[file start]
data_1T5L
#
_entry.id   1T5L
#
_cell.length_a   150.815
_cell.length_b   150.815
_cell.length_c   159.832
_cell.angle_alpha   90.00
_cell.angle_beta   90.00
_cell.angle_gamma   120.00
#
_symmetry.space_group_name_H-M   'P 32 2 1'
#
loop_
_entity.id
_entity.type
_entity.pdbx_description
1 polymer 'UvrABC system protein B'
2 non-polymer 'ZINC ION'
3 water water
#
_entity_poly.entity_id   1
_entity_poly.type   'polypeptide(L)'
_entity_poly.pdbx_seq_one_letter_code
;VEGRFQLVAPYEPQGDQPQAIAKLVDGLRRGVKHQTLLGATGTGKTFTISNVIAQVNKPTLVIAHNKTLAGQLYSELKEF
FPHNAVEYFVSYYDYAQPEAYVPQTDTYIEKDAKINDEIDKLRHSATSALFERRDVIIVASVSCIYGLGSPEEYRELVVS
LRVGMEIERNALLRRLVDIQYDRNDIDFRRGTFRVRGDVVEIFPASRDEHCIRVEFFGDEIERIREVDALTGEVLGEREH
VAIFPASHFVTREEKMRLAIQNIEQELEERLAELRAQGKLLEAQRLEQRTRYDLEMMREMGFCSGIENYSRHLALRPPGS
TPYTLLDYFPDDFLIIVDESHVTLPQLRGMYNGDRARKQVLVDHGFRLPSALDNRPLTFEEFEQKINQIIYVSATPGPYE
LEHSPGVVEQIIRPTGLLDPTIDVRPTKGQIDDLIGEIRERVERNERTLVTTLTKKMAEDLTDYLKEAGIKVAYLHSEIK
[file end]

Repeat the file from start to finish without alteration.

data_1T5L
#
_entry.id   1T5L
#
_cell.length_a   150.815
_cell.length_b   150.815
_cell.length_c   159.832
_cell.angle_alpha   90.00
_cell.angle_beta   90.00
_cell.angle_gamma   120.00
#
_symmetry.space_group_name_H-M   'P 32 2 1'
#
loop_
_entity.id
_entity.type
_entity.pdbx_description
1 polymer 'UvrABC system protein B'
2 non-polymer 'ZINC ION'
3 water water
#
_entity_poly.entity_id   1
_entity_poly.type   'polypeptide(L)'
_entity_poly.pdbx_seq_one_letter_code
;VEGRFQLVAPYEPQGDQPQAIAKLVDGLRRGVKHQTLLGATGTGKTFTISNVIAQVNKPTLVIAHNKTLAGQLYSELKEF
FPHNAVEYFVSYYDYAQPEAYVPQTDTYIEKDAKINDEIDKLRHSATSALFERRDVIIVASVSCIYGLGSPEEYRELVVS
LRVGMEIERNALLRRLVDIQYDRNDIDFRRGTFRVRGDVVEIFPASRDEHCIRVEFFGDEIERIREVDALTGEVLGEREH
VAIFPASHFVTREEKMRLAIQNIEQELEERLAELRAQGKLLEAQRLEQRTRYDLEMMREMGFCSGIENYSRHLALRPPGS
TPYTLLDYFPDDFLIIVDESHVTLPQLRGMYNGDRARKQVLVDHGFRLPSALDNRPLTFEEFEQKINQIIYVSATPGPYE
LEHSPGVVEQIIRPTGLLDPTIDVRPTKGQIDDLIGEIRERVERNERTLVTTLTKKMAEDLTDYLKEAGIKVAYLHSEIK